Cooler weather is coming; winter is around the corner. In the fall season, garden cabbages and broccoli lead the way. Here's a tour of my 2015 fall-season garden.
Extending Abundance with Contour Beds and Compost
You will grow more with nature than against it. My land here is not level. The back lot is covered in old-growth trees with heavy erosion all around.
Finding growing space with ample light is difficult. These two pictures show the lower growing area below a young food forest.
Using the same untreated mulch pathing, I could extend growing areas. New contour rows burst with the green brassica vegetables.
Each row was fed with compost and dressed with straw mulch. The bane of many homeowners is fall leaves. It is a blessing to create leaf mold and compost in bulk.
Use The Space You Have Before Creating More Growing Areas
The more you get from the space you have, the less work you'll need to maintain it. I had a deal with neighbors to remove their leaves. A local coffee shop provides nearly 2,500 pounds of coffee grounds annually.
Leaves transformed into compost means very few nutrients to purchase. Composting creates a top dressing and nursery potting mix better than any big box store.
Rather than creating new growing areas, I focus on expanding cultivated areas. This means less walking around the acre property.
Many Lessons Learned About the Property and Surrounding Environment
You'll notice many stakes in the garden. My property has very heavy deer pressure. They had already eaten several apple trees.
Deers don't like getting poked in the face when eating greens. The stakes, in most cases, were small sticks from tree trimming.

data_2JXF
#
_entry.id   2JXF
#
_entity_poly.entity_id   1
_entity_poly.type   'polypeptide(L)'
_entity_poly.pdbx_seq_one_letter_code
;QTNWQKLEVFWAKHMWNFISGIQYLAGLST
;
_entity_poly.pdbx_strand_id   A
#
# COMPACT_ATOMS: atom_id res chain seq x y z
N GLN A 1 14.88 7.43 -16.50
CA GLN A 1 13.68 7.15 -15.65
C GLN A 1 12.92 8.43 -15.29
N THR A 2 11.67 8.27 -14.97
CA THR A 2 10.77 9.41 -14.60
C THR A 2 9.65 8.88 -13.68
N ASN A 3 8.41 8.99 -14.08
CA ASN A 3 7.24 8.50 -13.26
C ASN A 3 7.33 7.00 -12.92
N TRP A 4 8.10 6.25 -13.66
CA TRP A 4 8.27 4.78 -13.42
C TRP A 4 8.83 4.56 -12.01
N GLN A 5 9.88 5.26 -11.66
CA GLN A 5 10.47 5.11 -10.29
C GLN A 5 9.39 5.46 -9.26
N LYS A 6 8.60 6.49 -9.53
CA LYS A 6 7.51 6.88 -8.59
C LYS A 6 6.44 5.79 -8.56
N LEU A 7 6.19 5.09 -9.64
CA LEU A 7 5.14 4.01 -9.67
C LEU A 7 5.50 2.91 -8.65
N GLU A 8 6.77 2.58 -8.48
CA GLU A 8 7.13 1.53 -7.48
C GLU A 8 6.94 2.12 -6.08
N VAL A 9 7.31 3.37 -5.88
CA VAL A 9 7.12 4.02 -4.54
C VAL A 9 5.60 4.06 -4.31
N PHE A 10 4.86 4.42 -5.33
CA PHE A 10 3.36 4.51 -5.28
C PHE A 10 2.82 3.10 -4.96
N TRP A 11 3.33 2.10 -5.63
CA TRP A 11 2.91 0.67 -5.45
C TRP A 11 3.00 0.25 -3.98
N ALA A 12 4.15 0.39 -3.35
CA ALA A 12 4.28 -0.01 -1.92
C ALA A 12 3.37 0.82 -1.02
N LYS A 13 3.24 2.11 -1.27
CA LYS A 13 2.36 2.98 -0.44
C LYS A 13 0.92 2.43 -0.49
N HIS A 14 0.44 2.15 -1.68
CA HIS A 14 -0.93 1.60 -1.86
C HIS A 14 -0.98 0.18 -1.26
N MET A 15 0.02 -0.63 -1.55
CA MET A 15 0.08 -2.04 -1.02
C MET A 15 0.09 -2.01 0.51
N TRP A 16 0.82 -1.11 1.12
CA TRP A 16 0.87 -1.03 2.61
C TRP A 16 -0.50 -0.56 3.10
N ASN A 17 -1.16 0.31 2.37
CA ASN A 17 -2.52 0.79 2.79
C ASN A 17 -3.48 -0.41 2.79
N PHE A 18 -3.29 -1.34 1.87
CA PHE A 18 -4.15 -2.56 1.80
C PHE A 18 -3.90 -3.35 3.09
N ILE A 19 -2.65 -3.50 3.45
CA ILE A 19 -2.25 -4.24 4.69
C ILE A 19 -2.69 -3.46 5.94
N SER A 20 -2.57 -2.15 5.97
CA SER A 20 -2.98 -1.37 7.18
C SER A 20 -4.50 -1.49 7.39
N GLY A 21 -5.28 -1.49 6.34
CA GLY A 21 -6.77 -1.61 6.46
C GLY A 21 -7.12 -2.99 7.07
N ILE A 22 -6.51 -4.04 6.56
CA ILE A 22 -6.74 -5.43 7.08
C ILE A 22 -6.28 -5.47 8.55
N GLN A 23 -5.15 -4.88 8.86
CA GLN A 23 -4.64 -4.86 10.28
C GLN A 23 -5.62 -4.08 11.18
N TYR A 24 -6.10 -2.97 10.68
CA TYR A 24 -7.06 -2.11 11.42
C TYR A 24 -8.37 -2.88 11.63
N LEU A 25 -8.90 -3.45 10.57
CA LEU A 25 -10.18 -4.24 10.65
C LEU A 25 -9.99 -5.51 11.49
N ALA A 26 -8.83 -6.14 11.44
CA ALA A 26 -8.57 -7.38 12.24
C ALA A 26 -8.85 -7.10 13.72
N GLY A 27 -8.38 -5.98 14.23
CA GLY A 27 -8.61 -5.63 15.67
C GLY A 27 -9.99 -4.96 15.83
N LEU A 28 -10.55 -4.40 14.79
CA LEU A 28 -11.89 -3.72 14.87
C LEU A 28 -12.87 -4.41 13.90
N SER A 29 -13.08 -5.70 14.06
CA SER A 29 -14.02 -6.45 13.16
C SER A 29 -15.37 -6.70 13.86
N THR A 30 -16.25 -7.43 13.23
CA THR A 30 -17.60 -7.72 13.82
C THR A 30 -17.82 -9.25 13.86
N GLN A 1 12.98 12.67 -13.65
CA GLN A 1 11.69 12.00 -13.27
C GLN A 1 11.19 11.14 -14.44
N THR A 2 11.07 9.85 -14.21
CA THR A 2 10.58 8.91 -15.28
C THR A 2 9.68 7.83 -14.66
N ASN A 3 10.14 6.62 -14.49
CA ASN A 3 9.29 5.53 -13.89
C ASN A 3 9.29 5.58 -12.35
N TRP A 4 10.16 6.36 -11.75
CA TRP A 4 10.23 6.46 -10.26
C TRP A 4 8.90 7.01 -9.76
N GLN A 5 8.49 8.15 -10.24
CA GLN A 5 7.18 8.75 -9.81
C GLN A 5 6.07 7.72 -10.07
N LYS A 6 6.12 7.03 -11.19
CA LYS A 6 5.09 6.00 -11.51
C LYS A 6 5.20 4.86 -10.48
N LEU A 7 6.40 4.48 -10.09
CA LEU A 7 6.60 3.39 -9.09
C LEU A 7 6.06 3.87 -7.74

By now, thick mulch paths are a staple of the property. It can rain torrents without any mud, splashing, or hard runoff. I found several sawmills that deliver truckloads of this clean mulch.
Despite deer, vole, and other pest pressure, I could put up a lot of vegetables. This experience inspires my PEST MANAGEMENT GUIDE, plus other valuable lessons.
How was your fall season? It's almost time to prepare beds for next year. Write with your questions; I always look forward to your success stories. Write with your questions.
This garden is in an urban space. It doesn't take up much space yet grows an abundance of fresh vegetables. You can do this.
If you want to get more from your small farm, homestead, or estate, … Justin Hitt is a Permaculture Design Consultant with more than two decades of experience with organic gardening. He teaches the practical application of critical thinking, entrepreneurial ecology, and homestead management. Practical insights for practitioners, estate owners, and homesteaders. To see if his insights are right for you, join our free newsletter.